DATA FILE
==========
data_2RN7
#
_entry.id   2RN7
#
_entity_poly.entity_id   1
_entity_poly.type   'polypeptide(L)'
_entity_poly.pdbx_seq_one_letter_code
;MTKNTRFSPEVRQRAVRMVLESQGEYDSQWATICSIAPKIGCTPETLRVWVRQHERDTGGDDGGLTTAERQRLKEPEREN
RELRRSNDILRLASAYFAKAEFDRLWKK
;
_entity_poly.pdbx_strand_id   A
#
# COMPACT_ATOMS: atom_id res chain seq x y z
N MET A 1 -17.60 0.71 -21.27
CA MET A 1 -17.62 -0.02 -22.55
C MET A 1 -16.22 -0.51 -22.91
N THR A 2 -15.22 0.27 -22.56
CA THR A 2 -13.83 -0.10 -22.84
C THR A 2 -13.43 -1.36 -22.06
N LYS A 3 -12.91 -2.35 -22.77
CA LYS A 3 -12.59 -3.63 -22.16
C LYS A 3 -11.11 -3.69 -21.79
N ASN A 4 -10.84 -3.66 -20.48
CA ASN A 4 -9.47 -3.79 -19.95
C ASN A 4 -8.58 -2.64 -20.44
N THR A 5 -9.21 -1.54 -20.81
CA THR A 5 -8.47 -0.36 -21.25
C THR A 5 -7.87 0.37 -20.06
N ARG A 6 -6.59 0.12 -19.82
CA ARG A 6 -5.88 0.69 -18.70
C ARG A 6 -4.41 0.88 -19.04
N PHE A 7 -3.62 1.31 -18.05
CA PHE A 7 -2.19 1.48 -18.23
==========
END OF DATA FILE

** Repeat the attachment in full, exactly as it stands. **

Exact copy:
data_2RN7
#
_entry.id   2RN7
#
_entity_poly.entity_id   1
_entity_poly.type   'polypeptide(L)'
_entity_poly.pdbx_seq_one_letter_code
;MTKNTRFSPEVRQRAVRMVLESQGEYDSQWATICSIAPKIGCTPETLRVWVRQHERDTGGDDGGLTTAERQRLKEPEREN
RELRRSNDILRLASAYFAKAEFDRLWKK
;
_entity_poly.pdbx_strand_id   A
#
# COMPACT_ATOMS: atom_id res chain seq x y z
N MET A 1 -17.60 0.71 -21.27
CA MET A 1 -17.62 -0.02 -22.55
C MET A 1 -16.22 -0.51 -22.91
N THR A 2 -15.22 0.27 -22.56
CA THR A 2 -13.83 -0.10 -22.84
C THR A 2 -13.43 -1.36 -22.06
N LYS A 3 -12.91 -2.35 -22.77
CA LYS A 3 -12.59 -3.63 -22.16
C LYS A 3 -11.11 -3.69 -21.79
N ASN A 4 -10.84 -3.66 -20.48
CA ASN A 4 -9.47 -3.79 -19.95
C ASN A 4 -8.58 -2.64 -20.44
N THR A 5 -9.21 -1.54 -20.81
CA THR A 5 -8.47 -0.36 -21.25
C THR A 5 -7.87 0.37 -20.06
N ARG A 6 -6.59 0.12 -19.82
CA ARG A 6 -5.88 0.69 -18.70
C ARG A 6 -4.41 0.88 -19.04
N PHE A 7 -3.62 1.31 -18.05
CA PHE A 7 -2.19 1.48 -18.23